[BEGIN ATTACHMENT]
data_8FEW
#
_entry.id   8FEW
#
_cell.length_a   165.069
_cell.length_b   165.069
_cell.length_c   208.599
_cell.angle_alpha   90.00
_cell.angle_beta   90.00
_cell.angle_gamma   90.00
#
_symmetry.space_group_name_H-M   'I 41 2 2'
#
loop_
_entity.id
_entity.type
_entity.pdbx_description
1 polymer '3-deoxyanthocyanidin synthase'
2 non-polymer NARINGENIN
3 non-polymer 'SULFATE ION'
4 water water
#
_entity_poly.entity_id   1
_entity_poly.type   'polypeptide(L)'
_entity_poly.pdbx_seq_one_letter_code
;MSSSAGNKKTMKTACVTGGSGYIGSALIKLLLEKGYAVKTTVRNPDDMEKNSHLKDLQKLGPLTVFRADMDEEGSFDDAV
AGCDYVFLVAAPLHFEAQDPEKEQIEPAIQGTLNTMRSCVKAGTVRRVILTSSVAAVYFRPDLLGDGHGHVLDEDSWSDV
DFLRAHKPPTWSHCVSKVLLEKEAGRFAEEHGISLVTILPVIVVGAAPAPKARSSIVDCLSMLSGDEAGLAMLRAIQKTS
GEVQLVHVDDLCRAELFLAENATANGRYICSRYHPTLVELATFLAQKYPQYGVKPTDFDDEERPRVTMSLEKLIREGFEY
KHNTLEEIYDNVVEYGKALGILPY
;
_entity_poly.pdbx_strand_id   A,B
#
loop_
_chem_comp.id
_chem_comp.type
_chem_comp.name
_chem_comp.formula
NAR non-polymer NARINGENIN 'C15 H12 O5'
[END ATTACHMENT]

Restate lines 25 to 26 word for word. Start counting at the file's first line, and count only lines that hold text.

_entity_poly.pdbx_seq_one_letter_code
;MSSSAGNKKTMKTACVTGGSGYIGSALIKLLLEKGYAVKTTVRNPDDMEKNSHLKDLQKLGPLTVFRADMDEEGSFDDAV